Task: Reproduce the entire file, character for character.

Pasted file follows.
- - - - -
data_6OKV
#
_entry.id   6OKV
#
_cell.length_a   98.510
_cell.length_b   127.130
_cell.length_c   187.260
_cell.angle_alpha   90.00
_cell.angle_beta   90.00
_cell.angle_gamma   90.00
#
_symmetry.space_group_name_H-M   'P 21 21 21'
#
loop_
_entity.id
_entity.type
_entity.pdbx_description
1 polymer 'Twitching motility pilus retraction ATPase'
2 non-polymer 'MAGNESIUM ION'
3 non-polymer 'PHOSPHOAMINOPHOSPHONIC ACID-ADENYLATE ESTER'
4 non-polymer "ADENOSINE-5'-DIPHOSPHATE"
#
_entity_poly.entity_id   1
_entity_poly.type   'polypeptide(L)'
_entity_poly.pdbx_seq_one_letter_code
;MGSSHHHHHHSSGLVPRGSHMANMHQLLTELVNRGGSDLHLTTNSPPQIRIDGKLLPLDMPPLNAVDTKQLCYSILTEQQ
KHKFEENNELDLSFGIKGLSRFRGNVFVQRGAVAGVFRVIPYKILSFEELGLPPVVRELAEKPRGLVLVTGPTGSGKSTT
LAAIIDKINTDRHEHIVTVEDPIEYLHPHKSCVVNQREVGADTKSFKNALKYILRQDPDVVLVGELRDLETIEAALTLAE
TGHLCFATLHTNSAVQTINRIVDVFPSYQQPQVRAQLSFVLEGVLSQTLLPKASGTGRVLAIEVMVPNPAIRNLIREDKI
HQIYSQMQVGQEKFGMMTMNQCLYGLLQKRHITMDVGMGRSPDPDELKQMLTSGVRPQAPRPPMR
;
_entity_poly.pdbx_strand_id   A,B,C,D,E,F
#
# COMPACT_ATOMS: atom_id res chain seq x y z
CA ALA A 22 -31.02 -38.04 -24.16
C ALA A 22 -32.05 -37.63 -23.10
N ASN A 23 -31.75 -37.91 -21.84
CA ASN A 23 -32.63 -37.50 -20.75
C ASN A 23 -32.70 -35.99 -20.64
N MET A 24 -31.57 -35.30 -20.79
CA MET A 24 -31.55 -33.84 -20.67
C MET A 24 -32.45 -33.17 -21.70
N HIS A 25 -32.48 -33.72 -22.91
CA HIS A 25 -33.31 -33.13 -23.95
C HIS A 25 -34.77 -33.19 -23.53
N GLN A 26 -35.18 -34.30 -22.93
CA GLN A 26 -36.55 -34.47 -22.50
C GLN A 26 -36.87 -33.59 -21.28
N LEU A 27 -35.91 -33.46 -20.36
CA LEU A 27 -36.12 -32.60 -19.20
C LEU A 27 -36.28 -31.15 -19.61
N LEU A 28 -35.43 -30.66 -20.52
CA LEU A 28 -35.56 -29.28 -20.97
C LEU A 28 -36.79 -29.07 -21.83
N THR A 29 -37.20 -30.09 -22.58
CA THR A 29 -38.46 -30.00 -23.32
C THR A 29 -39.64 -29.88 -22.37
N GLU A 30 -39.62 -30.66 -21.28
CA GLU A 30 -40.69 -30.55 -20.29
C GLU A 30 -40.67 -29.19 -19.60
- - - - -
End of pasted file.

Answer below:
data_6OKV
#
_entry.id   6OKV
#
_cell.length_a   98.510
_cell.length_b   127.130
_cell.length_c   187.260
_cell.angle_alpha   90.00
_cell.angle_beta   90.00
_cell.angle_gamma   90.00
#
_symmetry.space_group_name_H-M   'P 21 21 21'
#
loop_
_entity.id
_entity.type
_entity.pdbx_description
1 polymer 'Twitching motility pilus retraction ATPase'
2 non-polymer 'MAGNESIUM ION'
3 non-polymer 'PHOSPHOAMINOPHOSPHONIC ACID-ADENYLATE ESTER'
4 non-polymer "ADENOSINE-5'-DIPHOSPHATE"
#
_entity_poly.entity_id   1
_entity_poly.type   'polypeptide(L)'
_entity_poly.pdbx_seq_one_letter_code
;MGSSHHHHHHSSGLVPRGSHMANMHQLLTELVNRGGSDLHLTTNSPPQIRIDGKLLPLDMPPLNAVDTKQLCYSILTEQQ
KHKFEENNELDLSFGIKGLSRFRGNVFVQRGAVAGVFRVIPYKILSFEELGLPPVVRELAEKPRGLVLVTGPTGSGKSTT
LAAIIDKINTDRHEHIVTVEDPIEYLHPHKSCVVNQREVGADTKSFKNALKYILRQDPDVVLVGELRDLETIEAALTLAE
TGHLCFATLHTNSAVQTINRIVDVFPSYQQPQVRAQLSFVLEGVLSQTLLPKASGTGRVLAIEVMVPNPAIRNLIREDKI
HQIYSQMQVGQEKFGMMTMNQCLYGLLQKRHITMDVGMGRSPDPDELKQMLTSGVRPQAPRPPMR
;
_entity_poly.pdbx_strand_id   A,B,C,D,E,F
#
# COMPACT_ATOMS: atom_id res chain seq x y z
CA ALA A 22 -31.02 -38.04 -24.16
C ALA A 22 -32.05 -37.63 -23.10
N ASN A 23 -31.75 -37.91 -21.84
CA ASN A 23 -32.63 -37.50 -20.75
C ASN A 23 -32.70 -35.99 -20.64
N MET A 24 -31.57 -35.30 -20.79
CA MET A 24 -31.55 -33.84 -20.67
C MET A 24 -32.45 -33.17 -21.70
N HIS A 25 -32.48 -33.72 -22.91
CA HIS A 25 -33.31 -33.13 -23.95
C HIS A 25 -34.77 -33.19 -23.53
N GLN A 26 -35.18 -34.30 -22.93
CA GLN A 26 -36.55 -34.47 -22.50
C GLN A 26 -36.87 -33.59 -21.28
N LEU A 27 -35.91 -33.46 -20.36
CA LEU A 27 -36.12 -32.60 -19.20
C LEU A 27 -36.28 -31.15 -19.61
N LEU A 28 -35.43 -30.66 -20.52
CA LEU A 28 -35.56 -29.28 -20.97
C LEU A 28 -36.79 -29.07 -21.83
N THR A 29 -37.20 -30.09 -22.58
CA THR A 29 -38.46 -30.00 -23.32
C THR A 29 -39.64 -29.88 -22.37
N GLU A 30 -39.62 -30.66 -21.28
CA GLU A 30 -40.69 -30.55 -20.29
C GLU A 30 -40.67 -29.19 -19.60